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Live Review: The Stranglers @ The Tivoli


Despite it being a Monday night, Brisbane’s The Tivoli was jam-packed with a generation of 1,500 passionate punters with shaved heads in ill-fitting black jeans who hadn’t lost their ability to pogo. It was the surest sign that yet another overseas super group from yesteryear had made a rare visit to our shores. Long-running stalwarts of 70s and 80s British rock, The Stranglers haven’t graced Brisbane with their presence since supporting Blondie back in 2012. Now armed with a career’s worth of classics, The Stranglers were back, dusting off tracks ranging from their 1977 debut ‘Rattus Norvegicus’ to the 16 epic albums that have followed.

The room was instantly lifted up in a roar and entire The Tivoli shook as frontman and guitarist Baz Warne entered the stage followed by bassist Jean-Jaceues Burnel, keyboardist Dave Greenfield, and touring drummer Jim McCaulay. Diving straight into the 1978 hit Toiler On The Sea from their third studio album ‘Black And White’, the crowd was instantly ecstatic. “Geez, everyone’s pretty buzzed for a Monday night” shouted Warne in his thick Wearside drawl. “But really, isn’t every Australian always drunk?,” he laughed.


The set list included all the expected hits: Always The Sun, Skin Deep, and many more. Every song was met with rapturous applause, every lyric belted out by a rag, tag and bobtail bunch of fans, many of whom have been with the band right from the very start. The Stranglers then ripped into I’ve Been Wild, which despite being one of the band’s newer numbers, has a big, brash chorus befitting any Strangers classic.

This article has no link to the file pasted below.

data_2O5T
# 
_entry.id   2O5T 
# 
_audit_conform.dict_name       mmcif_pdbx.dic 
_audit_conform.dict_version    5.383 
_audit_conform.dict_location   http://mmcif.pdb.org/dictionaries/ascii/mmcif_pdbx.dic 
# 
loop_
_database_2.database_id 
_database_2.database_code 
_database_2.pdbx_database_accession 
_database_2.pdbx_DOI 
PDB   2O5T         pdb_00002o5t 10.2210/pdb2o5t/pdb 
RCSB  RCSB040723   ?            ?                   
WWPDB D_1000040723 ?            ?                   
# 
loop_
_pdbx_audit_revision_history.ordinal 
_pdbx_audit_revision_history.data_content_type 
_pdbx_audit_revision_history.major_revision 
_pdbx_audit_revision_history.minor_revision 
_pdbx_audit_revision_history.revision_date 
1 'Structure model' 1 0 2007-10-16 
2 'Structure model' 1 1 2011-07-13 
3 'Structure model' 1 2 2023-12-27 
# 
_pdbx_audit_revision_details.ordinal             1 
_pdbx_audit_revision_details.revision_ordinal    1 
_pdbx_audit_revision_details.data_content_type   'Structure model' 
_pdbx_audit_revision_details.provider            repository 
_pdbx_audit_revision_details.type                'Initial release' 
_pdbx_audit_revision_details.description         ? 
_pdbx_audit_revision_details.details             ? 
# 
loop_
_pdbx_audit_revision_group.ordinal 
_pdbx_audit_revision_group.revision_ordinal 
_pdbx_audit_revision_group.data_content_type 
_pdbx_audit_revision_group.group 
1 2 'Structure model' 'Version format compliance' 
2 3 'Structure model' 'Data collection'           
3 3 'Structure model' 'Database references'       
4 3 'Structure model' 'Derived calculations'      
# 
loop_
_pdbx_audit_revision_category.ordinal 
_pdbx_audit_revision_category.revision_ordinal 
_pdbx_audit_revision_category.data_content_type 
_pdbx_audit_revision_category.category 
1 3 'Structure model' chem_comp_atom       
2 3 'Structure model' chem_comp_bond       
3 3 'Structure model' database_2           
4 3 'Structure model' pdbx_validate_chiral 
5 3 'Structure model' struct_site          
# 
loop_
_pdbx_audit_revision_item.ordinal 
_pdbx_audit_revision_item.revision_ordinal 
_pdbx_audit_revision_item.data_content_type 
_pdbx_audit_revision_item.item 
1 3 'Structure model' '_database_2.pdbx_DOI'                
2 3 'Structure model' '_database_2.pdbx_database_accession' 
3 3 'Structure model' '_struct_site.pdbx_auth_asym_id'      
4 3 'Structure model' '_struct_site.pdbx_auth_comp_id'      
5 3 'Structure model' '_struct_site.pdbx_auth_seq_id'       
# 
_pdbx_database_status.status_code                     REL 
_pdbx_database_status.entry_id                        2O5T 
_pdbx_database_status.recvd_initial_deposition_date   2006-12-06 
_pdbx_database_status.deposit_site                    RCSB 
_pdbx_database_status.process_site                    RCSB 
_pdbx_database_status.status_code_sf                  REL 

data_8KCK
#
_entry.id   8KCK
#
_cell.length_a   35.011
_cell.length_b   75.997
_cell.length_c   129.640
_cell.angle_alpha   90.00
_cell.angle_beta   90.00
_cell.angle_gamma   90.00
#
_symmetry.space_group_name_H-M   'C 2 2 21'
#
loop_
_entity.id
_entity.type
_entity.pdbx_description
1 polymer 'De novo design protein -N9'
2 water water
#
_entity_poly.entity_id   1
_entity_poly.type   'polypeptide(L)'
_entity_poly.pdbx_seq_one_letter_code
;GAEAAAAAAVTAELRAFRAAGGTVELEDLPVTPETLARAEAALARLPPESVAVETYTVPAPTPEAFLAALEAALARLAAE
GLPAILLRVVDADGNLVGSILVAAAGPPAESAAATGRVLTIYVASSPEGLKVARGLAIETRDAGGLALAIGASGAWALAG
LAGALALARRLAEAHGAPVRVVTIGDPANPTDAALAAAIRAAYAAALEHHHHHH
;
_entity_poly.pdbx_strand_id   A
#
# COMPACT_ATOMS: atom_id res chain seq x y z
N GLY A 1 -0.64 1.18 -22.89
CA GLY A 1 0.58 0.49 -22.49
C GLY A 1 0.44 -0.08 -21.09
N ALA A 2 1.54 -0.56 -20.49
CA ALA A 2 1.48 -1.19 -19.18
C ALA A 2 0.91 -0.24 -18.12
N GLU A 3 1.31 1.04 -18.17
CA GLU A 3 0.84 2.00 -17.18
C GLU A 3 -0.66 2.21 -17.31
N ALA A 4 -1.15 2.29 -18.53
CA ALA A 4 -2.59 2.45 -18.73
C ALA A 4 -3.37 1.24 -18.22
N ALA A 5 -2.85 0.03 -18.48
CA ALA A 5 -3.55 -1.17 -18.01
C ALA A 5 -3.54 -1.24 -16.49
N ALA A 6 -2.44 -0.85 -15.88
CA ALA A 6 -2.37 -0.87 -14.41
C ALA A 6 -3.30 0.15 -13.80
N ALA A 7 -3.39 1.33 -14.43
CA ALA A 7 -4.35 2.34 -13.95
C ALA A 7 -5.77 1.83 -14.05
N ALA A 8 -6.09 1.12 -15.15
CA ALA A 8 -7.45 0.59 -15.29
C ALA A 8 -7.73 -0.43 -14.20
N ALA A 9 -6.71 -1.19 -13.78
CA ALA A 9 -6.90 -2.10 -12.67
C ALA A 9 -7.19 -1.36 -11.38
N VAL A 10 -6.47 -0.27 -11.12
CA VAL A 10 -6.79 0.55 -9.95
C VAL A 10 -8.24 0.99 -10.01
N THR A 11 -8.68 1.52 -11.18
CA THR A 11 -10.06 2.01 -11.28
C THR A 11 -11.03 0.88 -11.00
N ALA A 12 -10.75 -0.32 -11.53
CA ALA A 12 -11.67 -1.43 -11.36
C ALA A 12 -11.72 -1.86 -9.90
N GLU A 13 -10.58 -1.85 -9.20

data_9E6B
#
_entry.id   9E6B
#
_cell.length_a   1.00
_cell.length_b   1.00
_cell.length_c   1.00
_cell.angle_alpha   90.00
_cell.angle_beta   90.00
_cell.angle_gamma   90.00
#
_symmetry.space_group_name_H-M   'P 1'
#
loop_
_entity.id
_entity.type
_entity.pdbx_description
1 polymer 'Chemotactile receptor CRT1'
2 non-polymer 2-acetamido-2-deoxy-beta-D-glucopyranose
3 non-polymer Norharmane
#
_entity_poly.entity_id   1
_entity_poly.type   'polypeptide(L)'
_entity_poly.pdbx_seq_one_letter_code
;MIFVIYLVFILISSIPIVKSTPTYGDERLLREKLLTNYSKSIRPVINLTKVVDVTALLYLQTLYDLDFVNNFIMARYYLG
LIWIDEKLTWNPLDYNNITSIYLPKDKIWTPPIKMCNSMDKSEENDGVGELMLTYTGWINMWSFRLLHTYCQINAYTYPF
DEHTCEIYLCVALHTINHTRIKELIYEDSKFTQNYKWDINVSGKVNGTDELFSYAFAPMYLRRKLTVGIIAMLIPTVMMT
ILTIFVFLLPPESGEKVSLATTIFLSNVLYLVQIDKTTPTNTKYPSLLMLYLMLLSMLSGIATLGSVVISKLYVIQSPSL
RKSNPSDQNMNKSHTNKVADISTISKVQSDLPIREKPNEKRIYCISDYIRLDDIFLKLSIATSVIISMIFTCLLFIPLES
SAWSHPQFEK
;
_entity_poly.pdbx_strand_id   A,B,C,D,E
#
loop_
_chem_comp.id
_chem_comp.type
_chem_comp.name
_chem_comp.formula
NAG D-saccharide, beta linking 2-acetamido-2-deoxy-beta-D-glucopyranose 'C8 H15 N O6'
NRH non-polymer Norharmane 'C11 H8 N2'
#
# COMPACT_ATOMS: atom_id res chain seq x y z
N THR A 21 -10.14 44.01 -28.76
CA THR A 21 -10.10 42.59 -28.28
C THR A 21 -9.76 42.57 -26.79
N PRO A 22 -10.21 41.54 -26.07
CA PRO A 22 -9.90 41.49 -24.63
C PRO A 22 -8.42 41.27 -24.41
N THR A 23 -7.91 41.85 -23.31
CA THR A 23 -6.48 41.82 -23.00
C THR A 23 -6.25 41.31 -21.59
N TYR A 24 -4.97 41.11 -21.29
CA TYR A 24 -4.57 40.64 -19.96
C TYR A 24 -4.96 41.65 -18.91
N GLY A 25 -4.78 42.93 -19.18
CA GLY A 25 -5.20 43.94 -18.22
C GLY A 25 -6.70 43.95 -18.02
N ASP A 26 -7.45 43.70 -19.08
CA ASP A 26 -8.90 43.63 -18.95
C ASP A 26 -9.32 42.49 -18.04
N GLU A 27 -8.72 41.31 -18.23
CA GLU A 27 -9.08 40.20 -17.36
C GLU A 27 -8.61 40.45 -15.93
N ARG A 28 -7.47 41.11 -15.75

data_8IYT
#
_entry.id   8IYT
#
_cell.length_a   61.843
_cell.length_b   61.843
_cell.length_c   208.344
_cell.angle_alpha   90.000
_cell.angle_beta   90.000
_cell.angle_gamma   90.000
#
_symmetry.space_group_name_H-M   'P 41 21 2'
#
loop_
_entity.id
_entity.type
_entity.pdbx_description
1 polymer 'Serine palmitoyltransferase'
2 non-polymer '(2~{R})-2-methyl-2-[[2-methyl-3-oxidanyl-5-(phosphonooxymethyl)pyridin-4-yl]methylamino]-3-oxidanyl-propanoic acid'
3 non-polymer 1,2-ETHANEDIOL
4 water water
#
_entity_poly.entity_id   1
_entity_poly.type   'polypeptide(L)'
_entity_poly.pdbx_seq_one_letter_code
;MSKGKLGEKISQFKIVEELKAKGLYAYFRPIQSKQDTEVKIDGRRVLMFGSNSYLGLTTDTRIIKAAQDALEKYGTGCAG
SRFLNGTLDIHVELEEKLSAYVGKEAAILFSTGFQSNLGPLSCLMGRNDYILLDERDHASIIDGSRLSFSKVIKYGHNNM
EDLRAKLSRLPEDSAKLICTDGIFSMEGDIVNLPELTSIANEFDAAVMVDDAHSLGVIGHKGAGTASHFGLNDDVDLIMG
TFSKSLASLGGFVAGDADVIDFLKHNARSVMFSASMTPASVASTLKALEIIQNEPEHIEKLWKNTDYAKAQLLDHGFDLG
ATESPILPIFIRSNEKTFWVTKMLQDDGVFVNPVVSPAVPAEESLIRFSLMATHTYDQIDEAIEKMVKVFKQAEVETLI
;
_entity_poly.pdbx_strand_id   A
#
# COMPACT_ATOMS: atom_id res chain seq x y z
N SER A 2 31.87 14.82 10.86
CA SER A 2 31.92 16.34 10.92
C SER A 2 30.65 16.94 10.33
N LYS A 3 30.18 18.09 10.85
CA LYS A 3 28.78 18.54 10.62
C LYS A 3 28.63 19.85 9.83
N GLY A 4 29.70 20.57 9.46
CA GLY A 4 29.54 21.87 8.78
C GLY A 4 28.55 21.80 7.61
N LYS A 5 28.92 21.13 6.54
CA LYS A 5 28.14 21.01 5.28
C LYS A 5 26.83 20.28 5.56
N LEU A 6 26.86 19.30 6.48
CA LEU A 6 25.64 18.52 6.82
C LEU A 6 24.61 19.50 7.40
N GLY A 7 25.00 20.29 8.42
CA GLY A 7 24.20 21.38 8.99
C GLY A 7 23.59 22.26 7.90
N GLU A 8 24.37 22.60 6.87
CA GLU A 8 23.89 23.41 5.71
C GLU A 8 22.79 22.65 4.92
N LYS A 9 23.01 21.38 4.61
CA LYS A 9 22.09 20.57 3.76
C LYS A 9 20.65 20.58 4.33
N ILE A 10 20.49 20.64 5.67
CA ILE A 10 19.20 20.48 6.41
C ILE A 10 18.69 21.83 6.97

Next, the lights went up around The Tivoli, bathing the venue in a warm golden glow – everyone knows what’s coming, but the iconic harpsichord intro of Golden Brown was enough to make even the most hardened Stranglers fan’s hairs stand on end. The song leaped and jolts between time signatures from phrase to phrase, an ode both to the tangled mind of a desperate heroin addiction and his fascination with a mysterious temptress. It’s long been a heralded their greatest accomplishment, and with good reason.

The Stranglers have an energy and freshness that defies their years. A 24-song set is barely heard of in a venue more used to staging bands at the opposite end of their careers. Nevertheless, they rattled through it at breakneck speed. Their vibrancy is backed by a stack of strip lights befitting of a Glastonbury headliner. It’s some departure from the potless, lo-fi punk aesthetic of 1977, but then The Stranglers always existed on the softer side of punk. That 3-chord motif doesn’t really apply to players of this quality and they remain as sharp today.


The inevitable highlight was the idiosyncratic Peaches, which was their finest moment on the night with a lapping synth riff and later guitar break that was perfection. However, maybe songs like Nice‘N’Sleazy belong to their age. Either way, The Stranglers hold a unique space on the original punk scene – a band that has incorporated different genres, brilliant playing and longevity.

The set was rounded out with Lost Control, Duchess and finally Tank. But with time in hand, there’s just room for an encore featuring Walk On By, All Day And All Of The Night, and No More Heroes. By this stage, the bass was tuned to earth trembling levels. It marked the concert rendition and the set then closes in a raucous implosion of noise. The Stranglers definitely lived up to it’s billing. All the hits were present and delivered with punk precision for maximum impact. Into their fifth decade, they still know how to bring down the house. Long may they continue to do so!

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